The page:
No Science to Support Gillnet Safety Claims

The Facts:

– Recfishwest supports the Government in taking practical steps to improve safety measures related to sharks in WA
– In absence of evidence linking gillnet fishing to improved safety, Recfishwest will strongly oppose any attempt to re-introduce gillnet fishing to metropolitan waters
– Recent calls regarding positive public safety outcomes from gillnets are unfounded
– Waters Lancelin to Mandurah were closed to gillnetting in 2007 to protect Dhufish and Pink Snapper stocks (Figure 1 below)
– A $5 million dollar compensation package was made available to commercial fishers at the time by the state government
– Shark fishing with gillnets outside metro waters lands almost 1000 tons of sharks annually
Recfishwest cares deeply about public safety. The fishing community include those who enter the water spearfishing and diving and many others who go surfing, swimming and enjoy other aquatic recreational activities.

In November 2007 the then Minister for Fisheries, the Hon. Jon Ford, MLC announced the removal of gillnets from the metropolitan area following concern for the sustainability of iconic fish species such as Dhufish and Pink Snapper. This decision is still widely regarded by the recreational fishing community as the single most important and positive decision for recreational fishing by any Fisheries Minister.

Calls have been made for the reintroduction of the metropolitan shark fishery, by linking the 2007 closure to recent shark attacks. No evidence has supported these calls. Unsurprisingly Recfishwest has been inundated with correspondence from concerned fishers who are worried that the great fishery they have worked so hard to rebuild is about to be impacted by gillnets. Recfishwest firmly believe that there is no justification for gillnets in metropolitan waters and fought hard for many years for the removal of this particular fishing method.

This issue is of great importance to many fishers as gillnet fishing impacted on a number of important bottom fish species in the metropolitan area. The benefits of the decision to remove the nets are now starting to be seen with Dhufish stocks showing signs of recovery as supported by the latest scientific stock assessment.

The removal of gillnets from metropolitan waters was only one of a number of management measures across both the recreational and commercial sectors that were undertaken in 2007 to meet the sustainability challenges for Dhufish. The government provided millions of dollars in compensation to commercial fishers who were displaced. It is worth noting that fishing for sharks and finfish with gillnets has operated for decades North of Lancelin and South of Mandurah through to the SA boarder and continues to land almost 1000 tons of sharks and rays annually.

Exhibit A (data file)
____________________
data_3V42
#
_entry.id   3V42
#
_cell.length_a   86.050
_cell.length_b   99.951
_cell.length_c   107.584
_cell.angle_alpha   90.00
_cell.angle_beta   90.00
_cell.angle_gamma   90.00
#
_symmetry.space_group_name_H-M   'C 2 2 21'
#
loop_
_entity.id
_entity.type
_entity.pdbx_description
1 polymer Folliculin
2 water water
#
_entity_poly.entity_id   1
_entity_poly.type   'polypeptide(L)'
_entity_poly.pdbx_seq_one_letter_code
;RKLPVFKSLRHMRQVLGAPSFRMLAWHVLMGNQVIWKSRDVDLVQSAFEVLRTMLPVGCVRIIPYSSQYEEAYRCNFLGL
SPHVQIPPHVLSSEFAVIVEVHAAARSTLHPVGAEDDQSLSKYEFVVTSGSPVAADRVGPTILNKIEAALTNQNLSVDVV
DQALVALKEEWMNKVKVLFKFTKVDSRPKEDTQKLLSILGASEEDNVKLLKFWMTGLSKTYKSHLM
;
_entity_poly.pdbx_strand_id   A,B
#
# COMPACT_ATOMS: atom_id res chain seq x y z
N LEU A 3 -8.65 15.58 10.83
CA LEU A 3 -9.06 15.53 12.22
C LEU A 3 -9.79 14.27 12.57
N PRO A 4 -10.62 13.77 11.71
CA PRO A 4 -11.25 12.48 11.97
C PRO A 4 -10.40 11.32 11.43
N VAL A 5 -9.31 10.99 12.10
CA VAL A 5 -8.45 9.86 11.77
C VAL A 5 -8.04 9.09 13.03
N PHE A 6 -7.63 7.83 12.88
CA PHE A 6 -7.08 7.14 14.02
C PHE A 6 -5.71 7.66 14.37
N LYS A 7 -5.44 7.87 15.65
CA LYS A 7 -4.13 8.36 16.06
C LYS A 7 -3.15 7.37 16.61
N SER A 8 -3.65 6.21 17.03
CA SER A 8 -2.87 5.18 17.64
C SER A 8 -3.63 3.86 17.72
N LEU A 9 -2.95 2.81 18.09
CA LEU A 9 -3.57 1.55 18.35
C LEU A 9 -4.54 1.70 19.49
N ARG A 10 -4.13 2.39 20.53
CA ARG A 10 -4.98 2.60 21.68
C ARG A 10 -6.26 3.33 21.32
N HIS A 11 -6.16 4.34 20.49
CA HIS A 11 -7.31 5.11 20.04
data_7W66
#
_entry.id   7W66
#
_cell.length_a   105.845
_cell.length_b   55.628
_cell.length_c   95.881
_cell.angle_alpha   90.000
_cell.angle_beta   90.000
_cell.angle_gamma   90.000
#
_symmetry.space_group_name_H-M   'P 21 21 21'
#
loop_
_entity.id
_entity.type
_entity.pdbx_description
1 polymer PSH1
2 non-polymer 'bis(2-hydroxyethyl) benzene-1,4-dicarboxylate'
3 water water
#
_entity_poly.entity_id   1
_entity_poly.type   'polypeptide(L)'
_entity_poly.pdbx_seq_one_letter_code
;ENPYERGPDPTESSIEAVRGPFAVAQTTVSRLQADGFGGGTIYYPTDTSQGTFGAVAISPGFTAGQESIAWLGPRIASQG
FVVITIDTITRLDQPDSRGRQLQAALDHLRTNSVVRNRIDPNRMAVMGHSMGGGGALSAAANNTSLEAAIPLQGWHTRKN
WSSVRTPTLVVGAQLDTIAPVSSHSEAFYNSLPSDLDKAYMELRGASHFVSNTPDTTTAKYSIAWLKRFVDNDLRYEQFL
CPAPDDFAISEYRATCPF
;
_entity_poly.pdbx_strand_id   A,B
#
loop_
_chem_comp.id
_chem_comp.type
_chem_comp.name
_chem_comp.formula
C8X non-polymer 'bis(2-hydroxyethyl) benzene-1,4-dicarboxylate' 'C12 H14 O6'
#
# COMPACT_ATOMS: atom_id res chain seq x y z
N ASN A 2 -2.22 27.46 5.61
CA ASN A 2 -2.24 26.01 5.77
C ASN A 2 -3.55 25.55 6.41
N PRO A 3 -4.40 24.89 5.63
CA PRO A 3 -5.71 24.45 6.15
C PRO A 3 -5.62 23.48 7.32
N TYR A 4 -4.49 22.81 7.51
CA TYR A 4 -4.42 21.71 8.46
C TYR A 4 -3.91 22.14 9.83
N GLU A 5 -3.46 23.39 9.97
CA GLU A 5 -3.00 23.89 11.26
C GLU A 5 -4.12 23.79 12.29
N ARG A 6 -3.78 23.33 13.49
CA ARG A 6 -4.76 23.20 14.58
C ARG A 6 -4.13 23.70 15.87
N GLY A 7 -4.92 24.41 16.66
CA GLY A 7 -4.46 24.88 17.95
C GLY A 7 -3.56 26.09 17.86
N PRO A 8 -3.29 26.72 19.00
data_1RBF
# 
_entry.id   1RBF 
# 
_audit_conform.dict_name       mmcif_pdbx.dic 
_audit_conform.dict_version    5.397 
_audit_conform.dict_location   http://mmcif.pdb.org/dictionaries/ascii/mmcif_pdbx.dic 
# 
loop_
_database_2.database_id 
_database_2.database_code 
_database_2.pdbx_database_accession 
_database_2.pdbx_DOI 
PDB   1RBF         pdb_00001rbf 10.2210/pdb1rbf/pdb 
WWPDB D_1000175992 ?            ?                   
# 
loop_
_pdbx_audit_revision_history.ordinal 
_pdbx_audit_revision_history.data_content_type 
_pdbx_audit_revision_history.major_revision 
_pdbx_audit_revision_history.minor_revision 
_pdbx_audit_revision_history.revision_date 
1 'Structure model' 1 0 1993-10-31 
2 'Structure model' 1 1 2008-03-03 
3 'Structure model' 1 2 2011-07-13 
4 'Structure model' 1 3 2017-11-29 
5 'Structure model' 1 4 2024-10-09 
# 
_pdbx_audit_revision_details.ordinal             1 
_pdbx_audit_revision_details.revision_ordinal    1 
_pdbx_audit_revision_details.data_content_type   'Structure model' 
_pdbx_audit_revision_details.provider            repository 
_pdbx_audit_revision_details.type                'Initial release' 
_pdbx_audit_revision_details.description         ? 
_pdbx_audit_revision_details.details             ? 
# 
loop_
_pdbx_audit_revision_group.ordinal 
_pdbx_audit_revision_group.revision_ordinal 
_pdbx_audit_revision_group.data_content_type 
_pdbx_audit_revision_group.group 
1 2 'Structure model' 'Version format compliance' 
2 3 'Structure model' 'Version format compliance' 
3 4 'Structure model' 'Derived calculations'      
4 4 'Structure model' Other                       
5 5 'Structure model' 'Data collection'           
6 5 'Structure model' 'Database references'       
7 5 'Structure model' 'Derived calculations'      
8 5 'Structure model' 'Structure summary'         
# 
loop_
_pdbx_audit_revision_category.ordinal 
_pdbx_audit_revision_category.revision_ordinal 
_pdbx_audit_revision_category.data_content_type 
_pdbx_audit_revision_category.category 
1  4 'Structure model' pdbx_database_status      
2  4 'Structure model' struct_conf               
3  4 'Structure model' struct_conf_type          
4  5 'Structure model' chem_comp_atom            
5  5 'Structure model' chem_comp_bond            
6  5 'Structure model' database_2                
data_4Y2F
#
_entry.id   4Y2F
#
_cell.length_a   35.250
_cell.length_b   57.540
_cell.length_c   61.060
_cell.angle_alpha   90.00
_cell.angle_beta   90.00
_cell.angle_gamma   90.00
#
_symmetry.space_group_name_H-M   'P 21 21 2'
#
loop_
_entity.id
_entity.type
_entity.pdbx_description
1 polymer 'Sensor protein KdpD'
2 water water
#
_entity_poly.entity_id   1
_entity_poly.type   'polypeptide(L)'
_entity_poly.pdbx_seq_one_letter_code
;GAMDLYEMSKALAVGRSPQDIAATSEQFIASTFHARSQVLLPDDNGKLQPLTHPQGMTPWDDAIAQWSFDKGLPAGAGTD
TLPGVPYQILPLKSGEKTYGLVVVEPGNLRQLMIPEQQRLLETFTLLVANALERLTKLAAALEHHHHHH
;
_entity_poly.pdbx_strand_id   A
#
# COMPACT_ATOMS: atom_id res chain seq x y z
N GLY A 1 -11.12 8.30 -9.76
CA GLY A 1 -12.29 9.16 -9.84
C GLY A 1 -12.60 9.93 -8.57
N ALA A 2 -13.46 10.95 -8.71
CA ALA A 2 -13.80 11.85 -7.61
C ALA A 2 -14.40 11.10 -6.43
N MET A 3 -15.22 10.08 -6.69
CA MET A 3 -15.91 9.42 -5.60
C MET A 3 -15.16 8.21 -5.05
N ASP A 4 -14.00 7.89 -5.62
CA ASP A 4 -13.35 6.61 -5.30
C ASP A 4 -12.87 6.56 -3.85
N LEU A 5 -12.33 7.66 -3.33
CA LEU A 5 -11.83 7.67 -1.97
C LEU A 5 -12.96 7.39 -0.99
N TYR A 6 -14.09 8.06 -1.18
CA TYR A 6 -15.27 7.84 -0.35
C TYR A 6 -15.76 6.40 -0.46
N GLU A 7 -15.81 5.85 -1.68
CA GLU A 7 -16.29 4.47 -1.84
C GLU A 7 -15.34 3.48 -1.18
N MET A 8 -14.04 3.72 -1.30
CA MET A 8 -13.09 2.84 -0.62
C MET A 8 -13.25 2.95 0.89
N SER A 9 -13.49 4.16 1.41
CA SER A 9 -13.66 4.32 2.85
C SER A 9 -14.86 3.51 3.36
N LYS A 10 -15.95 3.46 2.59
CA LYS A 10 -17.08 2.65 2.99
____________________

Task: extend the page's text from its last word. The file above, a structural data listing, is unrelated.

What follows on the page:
Recfishwest actively promotes boating and water safety initiatives as we believe all West Aussies should return home safe at the end of a day’s fishing. WA’s 140,000 recreational boat fishing licence holders have a role to play as eyes on the water especially in the early reporting of shark sightings to Water Police on 9442 8600.
We do not believe that the re-introduction of gillnets to metropolitan waters will improve public safety. We do not support a misguided attempt to solve one problem by creating another.

Recfishwest supports decisions based on science!
Map Courtesy of WA Department of Fisheries – STATUS REPORTS OF THE FISHERIES AND AQUATIC RESOURCES OF WESTERN AUSTRALIA 2014/15 (pg 269)

The following Media Release is from 2007 on behalf of then Fisheries Minister John Ford.

MEDIA STATEMENT NOV 2007

Metropolitan fishing closure will help sustainability of iconic fish

Thursday, 15 November 2007

Today marks the closure of commercial line and gillnet fishing in the Metropolitan Fishing Zone, between Lancelin and south of Mandurah, as part of a fishing reform package to ensure sustainability of fish for the future.

Fisheries Minister Jon Ford said a $5million compensation package will be available to buy-out commercial line and demersal gillnet fishers within the metropolitan zone.

Only about eight licence holders are expected to be fully impacted by the new ban, with other metropolitan zone fishers able to continue fishing in other parts of the West Coast Bioregion, which runs from Kalbarri to near Augusta.

Various commercial fisheries will still be allowed to operate in the metropolitan zone including the lobster fishery, purse seine fishing for sardines and the South West Trawl fishery which takes prawns, scallops and small fish.

Mr Ford said that although a handful of fishermen would be impacted by the ban, consumers should experience little if no impact from this Western Australian Government policy.

“Only about three per cent of demersal scalefish consumed in WA comes from the metropolitan zone, with 97 per cent of the supply coming from WA’s northern fisheries. So there should be very little if any change in prices,” he said.

“In any case, fish such as dhufish and pink snapper have been over-priced for most Western Australians for several years. But with better sustainability practices by this fishery, supply should improve in the long-term and prices should become more realistic.”